What appears to be an Su-24 bomber makes a pass over friendly troops just seconds after completing a bombing run. You could hit the cockpit with a rock because of how low the pilot is.
I don't care what anyone says about the Ghost of Kyiv anymore. Right now, every Ukrainian pilot still in the air can call themselves the Ghost of Kyiv. By all rights, these guys should have been out of the air-superiority contest within the first week of the conflict. Russia has more pilots, more planes, and better technology than the Ukrainian Airforce by a longshot. Yet, here we are, three months into the conflict, and yet still, here they are, flying close air support missions for their troops in contact against all odds.
If you're wondering how this is even possible, take special note of this video. The Ukrainian Pilot is easily flying under 100 feet in this video. Almost every video we've seen of Ukrainian air power has the pilot just off the deck flying at mach Jesus. Why does that matter? Well, to the uninitiated it probably wouldn't seem like it matters at all, but to anyone who knows anything about the MiG platform, it's pretty obvious.
For all intents and purposes the MiG should be renamed to the PiG. The platform is almost entirely blind below the aircraft, and like a pig, this blindness is a major weak point in the system. If you stay low to the deck, it becomes almost impossible for the MiG to see you. The MiG was designed with one purpose in mind, and that purpose was to go faster than the American jets of the same era. If the plane could outpace an F-14 Tomcat, that's all that was needed.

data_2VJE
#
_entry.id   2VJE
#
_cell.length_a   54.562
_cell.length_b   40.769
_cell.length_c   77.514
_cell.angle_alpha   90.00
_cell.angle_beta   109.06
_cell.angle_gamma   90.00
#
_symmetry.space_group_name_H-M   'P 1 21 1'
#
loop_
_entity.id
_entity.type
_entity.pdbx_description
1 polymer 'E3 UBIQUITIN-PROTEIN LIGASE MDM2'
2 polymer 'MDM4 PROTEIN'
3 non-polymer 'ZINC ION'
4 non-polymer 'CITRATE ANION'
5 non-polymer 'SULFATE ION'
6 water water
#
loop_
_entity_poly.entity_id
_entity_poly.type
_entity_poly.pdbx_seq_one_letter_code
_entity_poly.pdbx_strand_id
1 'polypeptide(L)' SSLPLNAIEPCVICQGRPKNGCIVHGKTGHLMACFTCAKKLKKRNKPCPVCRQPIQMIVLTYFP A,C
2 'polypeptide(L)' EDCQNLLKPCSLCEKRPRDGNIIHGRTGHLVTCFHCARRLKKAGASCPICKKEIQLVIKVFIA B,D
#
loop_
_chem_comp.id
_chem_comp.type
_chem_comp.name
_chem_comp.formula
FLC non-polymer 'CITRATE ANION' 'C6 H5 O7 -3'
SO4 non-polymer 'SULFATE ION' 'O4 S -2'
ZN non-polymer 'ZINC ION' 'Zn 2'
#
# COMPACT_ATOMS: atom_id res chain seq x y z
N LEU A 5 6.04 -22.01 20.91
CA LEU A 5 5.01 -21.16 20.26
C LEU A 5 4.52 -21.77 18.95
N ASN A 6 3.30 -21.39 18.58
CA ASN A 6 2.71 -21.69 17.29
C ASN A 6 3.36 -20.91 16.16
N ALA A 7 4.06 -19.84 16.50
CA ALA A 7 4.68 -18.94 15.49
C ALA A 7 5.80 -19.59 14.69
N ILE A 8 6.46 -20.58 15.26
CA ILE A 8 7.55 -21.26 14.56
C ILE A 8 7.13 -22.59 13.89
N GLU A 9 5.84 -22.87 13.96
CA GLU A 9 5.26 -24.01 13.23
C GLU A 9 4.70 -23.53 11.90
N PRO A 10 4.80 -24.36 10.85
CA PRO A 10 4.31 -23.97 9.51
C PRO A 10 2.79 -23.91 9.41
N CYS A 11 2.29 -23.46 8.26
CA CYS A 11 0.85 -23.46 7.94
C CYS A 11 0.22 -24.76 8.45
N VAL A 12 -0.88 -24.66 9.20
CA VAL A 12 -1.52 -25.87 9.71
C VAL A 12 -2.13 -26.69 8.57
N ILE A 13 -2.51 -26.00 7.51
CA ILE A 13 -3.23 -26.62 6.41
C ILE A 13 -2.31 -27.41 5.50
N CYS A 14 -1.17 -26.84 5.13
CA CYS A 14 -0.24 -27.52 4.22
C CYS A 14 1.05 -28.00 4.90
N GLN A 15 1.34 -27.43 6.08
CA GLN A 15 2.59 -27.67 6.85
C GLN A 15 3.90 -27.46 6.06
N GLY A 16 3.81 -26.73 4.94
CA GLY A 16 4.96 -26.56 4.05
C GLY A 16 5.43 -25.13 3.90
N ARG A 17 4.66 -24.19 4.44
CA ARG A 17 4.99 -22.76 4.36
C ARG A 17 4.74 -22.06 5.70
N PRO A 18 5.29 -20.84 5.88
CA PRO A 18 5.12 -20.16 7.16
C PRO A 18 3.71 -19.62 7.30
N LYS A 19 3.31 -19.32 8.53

The reason behind that is that all the MiG needed to do to be a threat to the American Navy at the time was get past the Tomcat. It didn't need to beat it in a dogfight, because it could outpace the Tomcat and attack an American Carrier Strike Group while the Tomcat was trying to make up time behind it. Sure, the Tomcat would most likely shoot a MiG down before that happened, and it did in Libya when a flight of Tomcats took down two Libyan MiG-23s in 1989, but still, the theory remains and the problem persists with all MiG aircraft to this date.
Big engine. Bad radar. Stay low to the ground and you can beat a MiG. That's how the Ukrainians are staying in the air-superiority contest. I'm sure someone with a much better understanding of aircraft will chime in down in the comments section, so make sure you go check it out.